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I guess there is no difference between these three parts of code, is not it?

   try
    {
       // .............
    }
    catch
    {
        // ............. 
    }

and

   try
    {
       // .............
    }
    catch(Exception)
    {
       // .............  
    }

and

try
{
   // .............
}
catch(Exception e)
{
    // ............. 
}

However I am almost savvy when should be used the first one and when - the second. But I would like you to tell your ideas.

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up vote 14 down vote accepted

The first one will also catch thrown objects that aren't exceptions.
(this can happen from non-CLS-compliant code)

The second one will not give a compiler warning if you don't actually use the exception variable.

The third one should be used only if you actually need to inspect the thrown exception (eg, to log it).

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As of .NET 2.0, the first and second examples are the same. non-CLS compliant exceptions are now wrapped by RuntimeWrappedException, which derives from Exception. – dbarros Nov 25 '14 at 4:36

Those bits of code are quite a bit different.

The first does not allow you to take any information from the exception that occurred. It will catch anything, but you won't have any clue what was caught.

The second does not allow you to do anything, but at least lets you specify what kind of exception. In your example, since you have indicated Exception, it will catch everything that derives from Exception. But it could be altered to fine-tune what is caught - but still permit you to do nothing with it.

the third lets you actually access the exception and get info from it.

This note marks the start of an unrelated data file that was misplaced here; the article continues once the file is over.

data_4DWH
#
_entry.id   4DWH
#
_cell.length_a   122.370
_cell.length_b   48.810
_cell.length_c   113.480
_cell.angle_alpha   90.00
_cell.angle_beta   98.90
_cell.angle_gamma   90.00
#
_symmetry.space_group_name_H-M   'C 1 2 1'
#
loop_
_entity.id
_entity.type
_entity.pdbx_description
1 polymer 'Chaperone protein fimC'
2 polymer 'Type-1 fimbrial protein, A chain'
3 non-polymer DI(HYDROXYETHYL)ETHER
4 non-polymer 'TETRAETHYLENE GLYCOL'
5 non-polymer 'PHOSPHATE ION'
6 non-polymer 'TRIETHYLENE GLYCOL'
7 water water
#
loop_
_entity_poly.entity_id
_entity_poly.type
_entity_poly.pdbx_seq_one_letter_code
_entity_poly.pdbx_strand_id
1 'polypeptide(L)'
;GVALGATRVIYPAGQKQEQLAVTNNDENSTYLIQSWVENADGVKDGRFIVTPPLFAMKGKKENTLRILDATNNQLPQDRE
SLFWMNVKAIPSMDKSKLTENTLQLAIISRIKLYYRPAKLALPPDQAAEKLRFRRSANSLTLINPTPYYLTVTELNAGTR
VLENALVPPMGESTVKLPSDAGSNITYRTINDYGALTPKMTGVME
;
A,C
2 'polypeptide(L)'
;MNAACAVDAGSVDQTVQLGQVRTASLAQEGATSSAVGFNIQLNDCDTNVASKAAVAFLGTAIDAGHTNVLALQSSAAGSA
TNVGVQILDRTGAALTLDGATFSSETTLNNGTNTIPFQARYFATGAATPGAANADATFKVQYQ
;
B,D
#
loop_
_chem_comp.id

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<<. It will catch anything>> what do mean by "anything"? – Alexandre Sep 9 '12 at 6:46
    
@AlexMaslakov I mean, literally, anything. Which is why I used the word. It will even catch non-exceptions, should some bit of non-cls-compliant code manage to throw a non-exception. – Andrew Barber Sep 9 '12 at 6:51

The 3rd case is actually this:

When an exception occurs at a line in your try block, an object of corresponding exception is created. The catch block containing (Exception e) is actually having an Exception class variable e as its parameter. The exception object's reference is then copied to this reference variable. You can now use this e variable as per your need like to identify the type of exception raised, for example e.message() gives the description associated with the exception.

The first and the second cases has been very well explained by Slaks

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It depends. I don't know of a difference between the first two.

If you want to use the exception in the catch block, i.e. get the stack trace or other information, you would have to use the last one so you have an object to reference.

If you're just throwing the exception for someone else to handle, you wouldn't need it.

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